Mixing Ethanol & Non Ethanol Gas-Good or Bad?
Below is the comments from a Merc Technicician from another Board "Bass Boat Central" concerning mixing fuels. I live on the Eastern Shore of VA and more places and marinas are starting to sell non ethanol gas. I thought it might be a good idea to run a tank of Non Ethanol fuel through my boat. I probaly won't now. I just put a 2009 Merc 225 Pro XS on my boat and was checking this site for info about these motors. Anybody looking for good info on motors and a host of other info, this is a good board. This site is geared toward Bass Boats & fishing but the motor information is great.
A couple other factors to consider:
1. FRESHNESS OF FUEL. You're better off with fresh, 4% ethanol content fuel (compared to 60 day old non-ethanol fuel). This is one reason to consider "higher traffic stations".
2. Incompatibility: Switching back and forth between E10 and "Non-Ethanol" fuels can lead to fuel system degredation, and "phase separation" of your fuel. Either will cause performance issues.... or may leave you "dead in the water".
My suggestion: Pick a fuel that BOTH YOU, AND YOUR BOAT are happy with.... and stick with it "as exclusively as possible".
(Certified Mercury Technician)- Mercury Outboards, Mercury Racing and Mercruiser Sterndrives, Greenville, SC
Not an expert by far- now working on 34th year as a "Marine Apprentice" (still learn something new every day). BBC Sponsor
I don't see how mixing, itself, will cause any issues. The issue is caused by E10 and its phase separation. So obviously if you don't use ethanol you don't have the problem, but since most gas now is E10, the best program is to treat all gas as if it was E10. BTW all gasoline has additives including ethanol or similar solvents, and the actual content can swing wildly in fuel marked E10.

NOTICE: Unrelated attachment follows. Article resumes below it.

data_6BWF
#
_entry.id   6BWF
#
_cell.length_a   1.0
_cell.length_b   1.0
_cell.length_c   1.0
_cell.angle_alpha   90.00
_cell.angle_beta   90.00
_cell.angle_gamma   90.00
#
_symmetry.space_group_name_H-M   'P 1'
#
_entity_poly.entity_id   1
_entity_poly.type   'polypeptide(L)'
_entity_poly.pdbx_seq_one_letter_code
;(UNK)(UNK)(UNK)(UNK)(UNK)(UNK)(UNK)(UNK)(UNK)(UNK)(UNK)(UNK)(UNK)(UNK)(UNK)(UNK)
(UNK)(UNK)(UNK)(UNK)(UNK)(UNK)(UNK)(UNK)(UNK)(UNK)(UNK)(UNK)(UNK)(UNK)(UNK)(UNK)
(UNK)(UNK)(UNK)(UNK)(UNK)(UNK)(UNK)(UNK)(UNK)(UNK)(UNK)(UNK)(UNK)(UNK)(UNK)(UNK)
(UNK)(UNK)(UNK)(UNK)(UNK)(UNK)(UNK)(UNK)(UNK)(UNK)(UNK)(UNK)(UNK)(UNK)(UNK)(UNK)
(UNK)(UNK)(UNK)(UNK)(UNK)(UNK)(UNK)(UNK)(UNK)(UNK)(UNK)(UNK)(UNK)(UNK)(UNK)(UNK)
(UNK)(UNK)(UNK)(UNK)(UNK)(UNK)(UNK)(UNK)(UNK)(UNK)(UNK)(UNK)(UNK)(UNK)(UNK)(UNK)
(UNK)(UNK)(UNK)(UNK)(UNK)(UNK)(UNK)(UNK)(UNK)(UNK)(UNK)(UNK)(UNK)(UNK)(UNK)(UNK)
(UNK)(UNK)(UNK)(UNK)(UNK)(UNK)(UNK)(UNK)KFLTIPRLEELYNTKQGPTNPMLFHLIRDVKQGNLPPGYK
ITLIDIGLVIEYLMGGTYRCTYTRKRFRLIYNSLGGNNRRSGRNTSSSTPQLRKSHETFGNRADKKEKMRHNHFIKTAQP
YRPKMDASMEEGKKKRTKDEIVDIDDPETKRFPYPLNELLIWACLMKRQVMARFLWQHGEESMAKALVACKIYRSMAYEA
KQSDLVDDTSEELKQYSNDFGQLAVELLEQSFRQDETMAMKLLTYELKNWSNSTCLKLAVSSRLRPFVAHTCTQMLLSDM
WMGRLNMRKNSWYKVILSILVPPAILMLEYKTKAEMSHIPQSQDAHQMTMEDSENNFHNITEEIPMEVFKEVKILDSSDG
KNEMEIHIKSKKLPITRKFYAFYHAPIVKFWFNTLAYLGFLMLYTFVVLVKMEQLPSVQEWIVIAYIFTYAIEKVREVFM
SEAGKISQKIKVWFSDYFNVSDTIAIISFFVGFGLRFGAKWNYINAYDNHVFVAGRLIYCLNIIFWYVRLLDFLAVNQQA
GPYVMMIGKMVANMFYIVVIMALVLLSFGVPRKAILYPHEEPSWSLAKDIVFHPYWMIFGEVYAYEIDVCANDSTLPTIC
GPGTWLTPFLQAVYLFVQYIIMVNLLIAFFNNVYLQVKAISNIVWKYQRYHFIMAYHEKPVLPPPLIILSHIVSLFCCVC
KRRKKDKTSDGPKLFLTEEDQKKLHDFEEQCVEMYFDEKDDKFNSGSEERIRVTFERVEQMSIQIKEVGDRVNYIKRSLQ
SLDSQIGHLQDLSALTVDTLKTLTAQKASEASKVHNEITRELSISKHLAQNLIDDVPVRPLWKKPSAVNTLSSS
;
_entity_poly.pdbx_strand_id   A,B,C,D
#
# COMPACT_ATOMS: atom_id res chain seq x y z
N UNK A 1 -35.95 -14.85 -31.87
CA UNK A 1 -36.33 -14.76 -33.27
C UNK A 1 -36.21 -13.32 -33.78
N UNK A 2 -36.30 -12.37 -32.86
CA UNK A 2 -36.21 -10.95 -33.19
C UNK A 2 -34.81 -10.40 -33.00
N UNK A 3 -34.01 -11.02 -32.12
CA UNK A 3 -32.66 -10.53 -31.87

But you are lucky up there on ESVA to have access to non-ethanol fuel.
Yea, I don't know all the answers when it comes to chemicals. I don't know why mixing would lead to phase separation any quicker? It does seem to m,ake sense to find something that runs in your boat a stick with it, if one tends to refeul at the same place often.
Maybe we have a chemist on here who can chime in.
Wont matter at all or do any harm as long as the fuel doesnt have any water in it you will see no difference.
I have mixed both and have not seen any performance issues with my Yamaha 200 two stroke.
The lower the Ethanol concentration, the higher the probability of phase separation. Phase separation will result in extremely low octance fuel to your engine along with the risk that the water/ethanol mix might get into your engine. As long as you don't run your tank down below a 1/8 before refill, the concentration shouldn't get low enough to be an issue. Safest thing to do, as recommended, don't make it a habit of switching.
E10 will hold way more water in suspension than MTBE fuel. lets say you have 50 gal of E10 and its holding 1\2 gal of water in suspension. Then you add 50 gal of mtbe fuel which will reduce the ability of the E10 to hold the water. The water then "Drops Out'' of suspension and falls to the bottom of the tank. I would not mix it. The only water I have seen in my fuel system was when I changed over. When changing to E10 run your tanks as low as possible and then watch yer water separator. The water is only one of the issues with E10.
Originally Posted by home cookin'